Getting Out of the Grind

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Screen Shot 2016-08-10 at 2.27.12 PMRetired United States Air Force Colonel Richard Harper, former pilot and Base Commander at Dover Air Force Base,has been in peak physical condition all his life. He’s 75 years young, and he and his wife Dottie (married 45 years) have worked to maintain their healthy lifestyles long into retirement.

Col. Harper takes great pride in his physique. He participates in the base’s TRX suspension training program and rides the stationary bike three times per week. He loves being outside and enjoys participating in Delaware’s annual Amish Bike Tour.

Col. Harper had just one problem. His left knee — which he referred to up until that point as “the good one” — was no longer flexing the way it should. He felt unbalanced. “At one point, I put my foot down the wrong way walking down the stairs and I tore my meniscus,” he said. He was in a lot of pain.

Col. Harper went to visit Orthopaedic Surgeon Steven Tooze, MD. Dr. Tooze specializes in total knee replacements. Dr. Tooze explained that Col. Harper had worn away a good deal of cartilage.

“It was just grinding bone on bone,” said Col. Harper. He couldn’t run for any distance or ride his stationary bike, major parts of his routine. “It’s not like me to skip exercise.”

For several months, Dr. Tooze treated Col. Harper using a conservative approach that included arthroscopic surgery, therapy, medications, and injections. Dr. Tooze drained fluid from Col. Harper’s knee and removed a piece of cartilage that had broken off and was irritating the surrounding tissue.

During the summer of 2015, Col. Harper and Dottie took their daughter, son-in-law, and grandson to Disney World in Florida. To his chagrin, Col. Harper had to use an electric scooter to keep up with his family. Still, he made the best of it.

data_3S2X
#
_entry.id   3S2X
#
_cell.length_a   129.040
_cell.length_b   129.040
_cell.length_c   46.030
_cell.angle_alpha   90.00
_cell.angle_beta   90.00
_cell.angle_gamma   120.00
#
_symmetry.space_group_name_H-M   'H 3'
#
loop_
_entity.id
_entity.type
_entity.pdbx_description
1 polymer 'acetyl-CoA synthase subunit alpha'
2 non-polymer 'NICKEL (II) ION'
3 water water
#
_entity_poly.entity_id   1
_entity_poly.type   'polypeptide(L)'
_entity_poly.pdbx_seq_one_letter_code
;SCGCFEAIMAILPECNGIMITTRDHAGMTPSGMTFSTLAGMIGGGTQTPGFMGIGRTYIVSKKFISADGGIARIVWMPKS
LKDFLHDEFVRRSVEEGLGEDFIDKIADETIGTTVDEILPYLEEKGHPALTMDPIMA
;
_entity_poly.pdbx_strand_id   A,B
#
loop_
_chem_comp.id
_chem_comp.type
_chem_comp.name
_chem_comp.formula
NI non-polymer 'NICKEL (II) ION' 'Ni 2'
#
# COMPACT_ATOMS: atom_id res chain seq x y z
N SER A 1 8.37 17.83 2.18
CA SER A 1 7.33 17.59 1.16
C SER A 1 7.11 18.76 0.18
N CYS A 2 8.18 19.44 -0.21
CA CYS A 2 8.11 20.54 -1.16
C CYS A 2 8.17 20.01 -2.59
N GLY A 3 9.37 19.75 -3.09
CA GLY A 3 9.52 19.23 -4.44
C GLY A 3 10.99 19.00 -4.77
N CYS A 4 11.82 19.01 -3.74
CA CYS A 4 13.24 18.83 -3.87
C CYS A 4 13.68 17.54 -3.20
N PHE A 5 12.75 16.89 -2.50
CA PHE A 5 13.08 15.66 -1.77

Later in 2015, Col. Harper met with Dr. Tooze again, who explained that his last option was a knee replacement. Specifically, Col. Harper was a candidate for the Visionaire knee replacement, a technologically advanced procedure. Col. Harper agreed to go ahead, and Dr. Tooze scheduled the surgery for Nov. 2, 2015, at Bayhealth.

Prior to his knee replacement surgery, Dr. Tooze arranged for Col. Harper to have a new set of X-ray and MRI images, which were sent to Visionaire manufacturer Smith & Nephew, Inc. Engineers used the images to prepare a customized knee replacement and three-dimensional cutting guides specifically for Col. Harper’s knee. Dr. Tooze worked with an expert from Smith & Nephew to requisition, design, produce, and deliver Col. Harper’s new knee and surgical guides.

Dr. Tooze loves the Visionaire knee replacement. “It’s nice because it’s personalized,” said Dr. Tooze, who will complete his 500th Visionaire procedure this spring. “And there’s less trauma to the patient’s bones, usually less bleeding, less time in the operating room, and less time under anesthesia.” Altogether, Dr. Tooze has performed more than 2,500 total joint replacements. “I get good feedback from the patients and even hear from the visiting nurses and physical therapists about good recoveries,” he said.

After recovering, Col. Harper felt an immediate difference. “Twenty minutes after I left the recovery room, I was up and walking around,” he said. “I moved around a lot during those first two days, and they sent me home on day three.” After leaving the hospital, he said, “I remember coming down the stairs at home. When I put my foot on the top step, the knee felt stable and pain free! I stopped and thought, ‘I’m going to relish this moment forever!’”

Col. Harper received two weeks of physical therapy at home, and then went to outpatient therapy for another eight weeks. His flexibility began to return, and the pain subsided. Col. Harper knows his work isn’t done. “I know I’ve got to keep working on my flexibility,” he said. He continues to follow up with Dr. Tooze to ensure his knee is performing to its best potential.

“Recovery from a knee replacement is a 50/50 collaboration between the patient and the surgeon,” said Dr. Tooze. “It’s hard work getting back your knee motion, strength, and balance.”

Col. Harper continues to keep precise records of his range of motion. He’s back to his routine, riding the stationary bike and participating in TRX training at the base gym, a challenging and energizing workout.

Col. Harper’s outlook is overwhelmingly positive. “I’m able to make progress with this new knee,” he said. “I’m not being held back by anything anymore.”

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